The Brothers Bloom are the best con men in the world, swindling millionaires with complex scenarios of lust and intrigue. Now they've decided to take on one last job - showing a beautiful and eccentric heiress the time of her life with a romantic adventure that takes them around the world.
In 2074, when the mob wants to get rid of someone, the target is sent into the past, where a hired gun awaits - someone like Joe - who one day learns the mob wants to 'close the loop' by sending back Joe's future self for assassination.
Chris is a once promising high school athlete whose life is turned upside down following a tragic accident. As he tries to maintain a normal life, he takes a job as a janitor at a bank, where he ultimately finds himself caught up in a planned heist.
Lyle Jensen is subject to sudden and violent outbursts, and he is committed to the juvenile wing of the Northwood Mental Institution. Several other youths are there with a variety of ... See full summary »
With only the plan of moving in together after high school, two unusually devious friends seek direction in life. As a mere gag, they respond to a man's newspaper ad for a date, only to find it will greatly complicate their lives.
The lonely teenager Brendan finds his former girlfriend Emily dead in the entrance of a tunnel of sewage and recalls her phone call two days ago, when she said to him that she was in trouble. Brendan, who still loved Emily, met bad elements of his high-school trying to contact her, and when he succeeded, she told him that she was OK. He hides her body in the tunnel and decides to investigate the meaning and connection of four words, including "brick" and "pin", that Emily told him to find who killed her. Using the support of his nerd friend Brain, he successively meets the small time drug dealers Kara, Dode, Brad Bramish, Laura and Tugger, to reach the teenager powerful drug dealer The Pin. Slowly, Brendan unravels the motives why Emily was killed and plots a revenge. Written by
Claudio Carvalho, Rio de Janeiro, Brazil
Director Rian Johnson was asked by a critic, who first saw the film at Sundance, why he felt the need to go back and add the flashback title card (that reads "Two Days Previous") when the film premiered without one. "For years, I've told you you're crazy, and stuck by my guns with the flashback title," Johnson says. "But I've finally come around on this, and I think if I made the movie now, I'd drop that 'Two Days Previous' and let the filmmaking tell the story. But I do have one very strong case for it: There's an elegance and a cleverness to the flashback being told without the title, but just from a storytelling point of view, there's real value in knowing that when we hop back, it is only two days. Without that title, I agree that we'd all know we had flashed back, but it could have been six months previous. Two days gives it all an urgency and sense of immediate dread. When Brendan and Emily meet up, we know the next time he sees her will be in that tunnel." He was also asked why he changed the font of the title card, to which he replied, "The font of the main title, I have no excuse for. The cursive one was better, and I honestly can't remember why we changed it." See more »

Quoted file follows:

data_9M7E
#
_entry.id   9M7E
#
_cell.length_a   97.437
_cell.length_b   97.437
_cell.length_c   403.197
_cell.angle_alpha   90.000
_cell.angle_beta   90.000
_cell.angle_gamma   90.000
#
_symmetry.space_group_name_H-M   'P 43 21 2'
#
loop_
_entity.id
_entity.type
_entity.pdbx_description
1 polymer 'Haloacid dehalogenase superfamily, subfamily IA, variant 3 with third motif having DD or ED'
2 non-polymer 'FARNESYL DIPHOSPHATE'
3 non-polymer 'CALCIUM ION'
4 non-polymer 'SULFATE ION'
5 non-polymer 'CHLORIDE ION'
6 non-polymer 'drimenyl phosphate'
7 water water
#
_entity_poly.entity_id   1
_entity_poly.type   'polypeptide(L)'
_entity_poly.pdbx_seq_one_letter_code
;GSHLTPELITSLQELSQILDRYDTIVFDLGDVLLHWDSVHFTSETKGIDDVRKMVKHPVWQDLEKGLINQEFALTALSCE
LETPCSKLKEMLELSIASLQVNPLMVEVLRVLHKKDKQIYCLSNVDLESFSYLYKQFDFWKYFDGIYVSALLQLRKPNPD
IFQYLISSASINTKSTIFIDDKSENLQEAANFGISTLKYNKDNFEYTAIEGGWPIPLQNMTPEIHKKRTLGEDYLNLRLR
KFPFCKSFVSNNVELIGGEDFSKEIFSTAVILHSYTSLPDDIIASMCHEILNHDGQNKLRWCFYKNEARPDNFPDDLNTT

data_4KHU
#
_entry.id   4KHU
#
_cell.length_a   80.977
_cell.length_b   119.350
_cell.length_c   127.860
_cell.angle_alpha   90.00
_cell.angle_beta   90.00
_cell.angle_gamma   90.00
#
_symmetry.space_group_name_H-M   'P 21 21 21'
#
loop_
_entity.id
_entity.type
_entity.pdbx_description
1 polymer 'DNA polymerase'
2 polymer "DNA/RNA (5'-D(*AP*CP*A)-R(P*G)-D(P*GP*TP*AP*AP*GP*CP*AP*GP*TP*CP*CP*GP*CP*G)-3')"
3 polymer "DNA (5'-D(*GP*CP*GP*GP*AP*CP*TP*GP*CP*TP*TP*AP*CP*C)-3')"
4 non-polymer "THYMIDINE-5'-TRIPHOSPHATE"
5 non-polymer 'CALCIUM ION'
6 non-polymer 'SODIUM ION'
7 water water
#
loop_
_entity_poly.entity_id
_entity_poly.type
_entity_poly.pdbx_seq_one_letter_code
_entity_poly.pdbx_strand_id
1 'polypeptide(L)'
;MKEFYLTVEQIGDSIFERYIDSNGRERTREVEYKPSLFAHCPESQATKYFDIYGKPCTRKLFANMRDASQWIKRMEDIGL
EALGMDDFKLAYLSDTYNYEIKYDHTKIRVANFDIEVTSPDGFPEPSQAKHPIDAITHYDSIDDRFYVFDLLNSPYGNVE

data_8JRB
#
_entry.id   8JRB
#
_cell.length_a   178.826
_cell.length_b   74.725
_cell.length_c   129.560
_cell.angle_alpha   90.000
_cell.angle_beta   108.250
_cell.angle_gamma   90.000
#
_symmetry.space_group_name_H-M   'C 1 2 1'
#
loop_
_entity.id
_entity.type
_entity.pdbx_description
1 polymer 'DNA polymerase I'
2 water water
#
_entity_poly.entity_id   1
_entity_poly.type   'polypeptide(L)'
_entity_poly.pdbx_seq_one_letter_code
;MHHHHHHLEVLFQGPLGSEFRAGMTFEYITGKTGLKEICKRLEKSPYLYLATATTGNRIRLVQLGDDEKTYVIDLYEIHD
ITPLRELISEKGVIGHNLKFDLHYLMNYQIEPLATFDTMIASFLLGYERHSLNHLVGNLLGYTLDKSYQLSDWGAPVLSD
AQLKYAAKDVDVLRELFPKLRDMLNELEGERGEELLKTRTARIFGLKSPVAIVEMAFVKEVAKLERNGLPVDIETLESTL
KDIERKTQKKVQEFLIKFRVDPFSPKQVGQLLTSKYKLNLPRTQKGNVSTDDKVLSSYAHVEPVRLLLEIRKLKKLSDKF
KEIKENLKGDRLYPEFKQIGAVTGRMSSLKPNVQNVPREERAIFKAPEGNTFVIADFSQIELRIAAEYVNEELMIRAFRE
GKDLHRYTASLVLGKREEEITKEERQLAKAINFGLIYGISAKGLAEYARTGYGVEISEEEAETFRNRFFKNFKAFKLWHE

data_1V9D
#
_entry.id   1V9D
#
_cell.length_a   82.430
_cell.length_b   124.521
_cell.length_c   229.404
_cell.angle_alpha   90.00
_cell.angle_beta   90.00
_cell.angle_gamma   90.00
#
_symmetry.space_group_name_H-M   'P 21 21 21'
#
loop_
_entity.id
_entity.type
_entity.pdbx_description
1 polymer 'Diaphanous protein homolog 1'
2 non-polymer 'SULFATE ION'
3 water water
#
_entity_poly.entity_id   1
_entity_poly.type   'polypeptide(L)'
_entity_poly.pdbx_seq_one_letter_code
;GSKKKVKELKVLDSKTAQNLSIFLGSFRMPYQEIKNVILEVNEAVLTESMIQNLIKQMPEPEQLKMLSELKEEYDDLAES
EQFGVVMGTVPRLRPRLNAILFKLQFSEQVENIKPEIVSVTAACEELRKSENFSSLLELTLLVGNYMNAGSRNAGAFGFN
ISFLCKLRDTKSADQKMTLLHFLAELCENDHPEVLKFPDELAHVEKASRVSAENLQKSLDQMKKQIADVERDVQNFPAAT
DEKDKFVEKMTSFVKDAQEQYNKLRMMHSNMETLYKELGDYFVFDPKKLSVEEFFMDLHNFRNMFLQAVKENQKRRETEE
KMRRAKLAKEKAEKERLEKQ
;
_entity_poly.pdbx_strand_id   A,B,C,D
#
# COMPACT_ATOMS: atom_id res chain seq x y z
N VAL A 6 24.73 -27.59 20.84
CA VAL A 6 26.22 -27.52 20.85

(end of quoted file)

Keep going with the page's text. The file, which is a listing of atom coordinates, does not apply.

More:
In the car park scene with Tug, the sky changes in almost every shot. Puddles are also present. See more »
The geography of film noir is usually a neighborhood, a city, a region ... BRICK transposes this geography onto a high school with surprisingly successful results. Watching it brought to mind not only the black & white films of the 40s and 50s, but glimmers of Gus van Sant, David Lynch and River's Edge. What gives BRICK its filmic authenticity (much different from realism) is its language -- the language of Chandler and Hammett, but re-imagined from the lips of contemporary teens.
The effect is staggering. BRICK essentially re-creates a world we thought we knew. Suddenly there are forces at work that we recognize because we knew they were there. But to see them in this noir glow is to give them an exciting new life ... "to see them again for the first time." There are plot twists and surprises aplenty here, although familiar once you realize the inspirations for the film. But familiarity is more than compensated by a superb cast and (not generally noted in these comments) excellent music. Contemporizing the soundtrack keeps us on our toes and makes a significant contribution to the tension of BRICK.
A terrific debut!
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